When working in the cloud, there are often times when your servers and services are not exposed to the public internet. Private virtual cloud networks (VCNs) exist for resources that don’t need internet access, but can present challenges when you might need temporary access for troubleshooting or one-time tasks. The Oracle Cloud Infrastructure (OCI) MySQL cloud service is an example of a service that is only accessible via private networks. Since the service is fully managed, we keep it siloed away from the internet to help protect your data from potential attacks and vulnerabilities. It’s a good practice to limit resource exposure as much as possible, but at some point, you’ll likely want to connect to those resources. That’s where bastion hosts enter the picture. A bastion host is a resource that sits between the private resource and the endpoint which requires access to the private network and can act as a “jump box” to allow you to log in to the private resource via protocols like SSH or RDP.
You may be wondering where the term “bastion” comes from. In medieval times, castles used towers for overwatch and protection purposes. The height of these towers often made them vulnerable to artillery attacks, so in the mid 16th-century bastions were invented as an alternative to towers. They were often the same height as the fortifications walls but extended outward in an angular shape to provide a full view and range of protection against potential incoming threats or attacks. In other words, the bastion was a slightly vulnerable extension of the castle that was built with the sole purpose of protecting the valuable assets within the walls. Now you know why a server that is placed in an exposed but important position outside of your network firewall is called a bastion!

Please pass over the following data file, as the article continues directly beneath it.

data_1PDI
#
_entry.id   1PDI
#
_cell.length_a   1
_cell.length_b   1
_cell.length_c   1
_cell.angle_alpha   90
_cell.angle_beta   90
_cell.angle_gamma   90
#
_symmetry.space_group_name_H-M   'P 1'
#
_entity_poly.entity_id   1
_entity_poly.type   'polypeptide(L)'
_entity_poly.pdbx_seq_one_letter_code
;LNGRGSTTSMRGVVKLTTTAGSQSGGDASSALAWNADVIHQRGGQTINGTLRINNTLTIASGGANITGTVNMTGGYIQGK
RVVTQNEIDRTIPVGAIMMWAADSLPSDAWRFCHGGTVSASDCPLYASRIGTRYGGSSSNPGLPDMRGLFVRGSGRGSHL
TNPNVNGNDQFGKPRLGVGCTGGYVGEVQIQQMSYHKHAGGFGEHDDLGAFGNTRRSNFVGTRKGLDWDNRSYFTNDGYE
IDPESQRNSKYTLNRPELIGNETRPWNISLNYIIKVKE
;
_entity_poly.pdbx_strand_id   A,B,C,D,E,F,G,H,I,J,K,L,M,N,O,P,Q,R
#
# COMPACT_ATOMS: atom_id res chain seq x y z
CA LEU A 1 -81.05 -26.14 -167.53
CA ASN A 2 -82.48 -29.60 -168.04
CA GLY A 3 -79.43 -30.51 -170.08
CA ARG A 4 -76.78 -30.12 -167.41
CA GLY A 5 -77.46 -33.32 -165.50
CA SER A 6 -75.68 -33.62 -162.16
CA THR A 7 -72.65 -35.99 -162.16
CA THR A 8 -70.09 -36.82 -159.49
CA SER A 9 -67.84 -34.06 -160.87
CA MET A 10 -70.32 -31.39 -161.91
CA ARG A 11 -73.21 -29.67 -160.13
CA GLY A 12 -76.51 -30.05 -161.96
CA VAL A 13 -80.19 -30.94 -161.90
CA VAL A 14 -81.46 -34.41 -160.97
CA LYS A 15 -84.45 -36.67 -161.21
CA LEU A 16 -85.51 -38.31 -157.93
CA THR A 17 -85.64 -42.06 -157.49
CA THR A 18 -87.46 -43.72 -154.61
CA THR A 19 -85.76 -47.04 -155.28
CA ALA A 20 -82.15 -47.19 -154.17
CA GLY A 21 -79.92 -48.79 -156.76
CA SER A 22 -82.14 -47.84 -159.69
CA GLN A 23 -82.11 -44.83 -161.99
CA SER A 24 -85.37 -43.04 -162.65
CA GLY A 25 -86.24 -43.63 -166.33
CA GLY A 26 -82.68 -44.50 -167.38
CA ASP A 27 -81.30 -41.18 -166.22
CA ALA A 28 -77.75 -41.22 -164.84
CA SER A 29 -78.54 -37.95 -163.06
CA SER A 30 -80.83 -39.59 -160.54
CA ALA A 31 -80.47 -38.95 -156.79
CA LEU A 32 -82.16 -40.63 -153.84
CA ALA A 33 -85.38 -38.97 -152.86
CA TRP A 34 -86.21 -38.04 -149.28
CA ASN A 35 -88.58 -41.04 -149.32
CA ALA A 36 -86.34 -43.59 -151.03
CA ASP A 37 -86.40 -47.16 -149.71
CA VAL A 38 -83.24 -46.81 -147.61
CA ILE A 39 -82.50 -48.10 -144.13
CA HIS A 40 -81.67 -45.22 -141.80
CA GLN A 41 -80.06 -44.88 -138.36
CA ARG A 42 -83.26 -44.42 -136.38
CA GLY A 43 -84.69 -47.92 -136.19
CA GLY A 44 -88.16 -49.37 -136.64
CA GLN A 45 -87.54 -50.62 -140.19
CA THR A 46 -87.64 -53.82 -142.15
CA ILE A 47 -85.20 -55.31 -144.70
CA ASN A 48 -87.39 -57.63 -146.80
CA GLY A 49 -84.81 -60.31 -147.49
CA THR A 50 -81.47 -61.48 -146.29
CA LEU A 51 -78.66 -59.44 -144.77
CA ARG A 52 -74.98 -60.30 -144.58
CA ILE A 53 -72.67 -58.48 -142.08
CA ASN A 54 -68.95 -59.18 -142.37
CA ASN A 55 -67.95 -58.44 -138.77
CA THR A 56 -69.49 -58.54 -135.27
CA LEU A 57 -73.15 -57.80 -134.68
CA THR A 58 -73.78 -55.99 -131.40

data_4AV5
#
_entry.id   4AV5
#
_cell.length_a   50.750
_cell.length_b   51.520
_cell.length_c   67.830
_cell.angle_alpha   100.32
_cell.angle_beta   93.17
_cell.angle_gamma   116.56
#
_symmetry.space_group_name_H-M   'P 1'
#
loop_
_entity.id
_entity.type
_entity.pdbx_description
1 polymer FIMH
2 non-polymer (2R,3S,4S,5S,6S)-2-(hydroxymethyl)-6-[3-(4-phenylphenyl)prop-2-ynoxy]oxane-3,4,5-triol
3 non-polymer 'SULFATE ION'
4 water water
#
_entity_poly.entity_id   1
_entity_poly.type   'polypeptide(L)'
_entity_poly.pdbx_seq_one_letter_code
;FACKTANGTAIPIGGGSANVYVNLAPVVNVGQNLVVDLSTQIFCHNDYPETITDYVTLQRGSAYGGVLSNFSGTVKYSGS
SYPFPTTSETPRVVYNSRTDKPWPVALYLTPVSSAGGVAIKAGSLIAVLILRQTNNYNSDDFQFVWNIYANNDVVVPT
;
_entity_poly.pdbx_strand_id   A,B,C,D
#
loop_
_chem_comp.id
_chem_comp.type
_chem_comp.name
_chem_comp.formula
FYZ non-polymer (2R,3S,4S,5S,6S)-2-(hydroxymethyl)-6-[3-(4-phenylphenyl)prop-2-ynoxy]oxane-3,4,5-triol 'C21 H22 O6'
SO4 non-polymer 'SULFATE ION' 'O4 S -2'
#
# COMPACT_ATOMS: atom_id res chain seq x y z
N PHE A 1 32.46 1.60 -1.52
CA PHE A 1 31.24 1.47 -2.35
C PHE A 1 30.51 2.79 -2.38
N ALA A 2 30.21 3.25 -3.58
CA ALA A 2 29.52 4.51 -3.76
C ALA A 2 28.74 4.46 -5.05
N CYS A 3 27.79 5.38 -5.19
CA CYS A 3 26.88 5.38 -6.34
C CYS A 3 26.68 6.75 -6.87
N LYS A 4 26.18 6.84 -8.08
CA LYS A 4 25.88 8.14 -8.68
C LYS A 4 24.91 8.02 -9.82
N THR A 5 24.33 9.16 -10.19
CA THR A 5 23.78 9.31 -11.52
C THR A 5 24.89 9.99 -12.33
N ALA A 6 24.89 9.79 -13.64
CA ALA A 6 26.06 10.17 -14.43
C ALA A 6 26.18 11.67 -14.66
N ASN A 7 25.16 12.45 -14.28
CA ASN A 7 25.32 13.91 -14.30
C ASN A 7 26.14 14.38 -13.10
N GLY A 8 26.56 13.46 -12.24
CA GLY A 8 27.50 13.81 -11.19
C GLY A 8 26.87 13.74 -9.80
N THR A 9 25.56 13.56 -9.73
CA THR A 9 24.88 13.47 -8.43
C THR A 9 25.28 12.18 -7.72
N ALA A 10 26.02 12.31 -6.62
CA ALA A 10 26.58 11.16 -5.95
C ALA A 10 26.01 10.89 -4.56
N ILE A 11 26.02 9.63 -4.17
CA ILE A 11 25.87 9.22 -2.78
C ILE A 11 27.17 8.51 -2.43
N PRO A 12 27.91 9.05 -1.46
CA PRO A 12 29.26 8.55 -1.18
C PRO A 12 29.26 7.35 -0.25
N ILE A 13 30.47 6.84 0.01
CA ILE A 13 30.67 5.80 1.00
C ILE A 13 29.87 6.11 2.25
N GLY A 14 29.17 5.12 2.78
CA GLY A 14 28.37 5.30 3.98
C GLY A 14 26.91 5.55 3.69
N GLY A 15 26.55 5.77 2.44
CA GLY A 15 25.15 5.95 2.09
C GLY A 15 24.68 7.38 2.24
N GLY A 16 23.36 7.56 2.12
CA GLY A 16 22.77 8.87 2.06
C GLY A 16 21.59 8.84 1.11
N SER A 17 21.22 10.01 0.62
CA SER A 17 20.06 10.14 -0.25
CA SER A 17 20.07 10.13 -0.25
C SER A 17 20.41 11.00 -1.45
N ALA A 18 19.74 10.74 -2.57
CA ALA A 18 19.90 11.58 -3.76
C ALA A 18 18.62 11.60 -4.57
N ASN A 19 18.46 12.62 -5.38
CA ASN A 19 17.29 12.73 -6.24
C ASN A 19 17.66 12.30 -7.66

So what are the downsides to using a bastion host in your cloud tenancy? Well, there really aren’t any. They are a smart choice and security should always be your top priority in the cloud. Until recently, using a bastion host in OCI has required you to manually turn up, configure, manage, and pay for a dedicated compute instance. Since they are manually managed, there is a small margin of error in which improper configurations or accidents can lead to security holes. What if you could use a simple (and free) managed service to provide bastion functionality for your OCI private networks? That’s now possible with the OCI Bastion Service. Let’s walk through what it takes to configure and utilize this service to connect up to a private network in an OCI tenancy. We’ll look at connecting to a MySQL cloud service instance in this post, but the service will work for any private resource in your tenancy.
Here are the steps that we need to take to use the bastion service to obtain access to a MySQL cloud service instance:
We’ll need to find out which VCN and subnet the instance resides within, so click into the details of your MySQL cloud instance and take note of them (#1 below). While you’re there, grab the instance’s private IP address (#2).
Now we will create a bastion. You can find the bastion service by searching for it in the console search bar.
On the list of bastions, click on ‘Create Bastion’.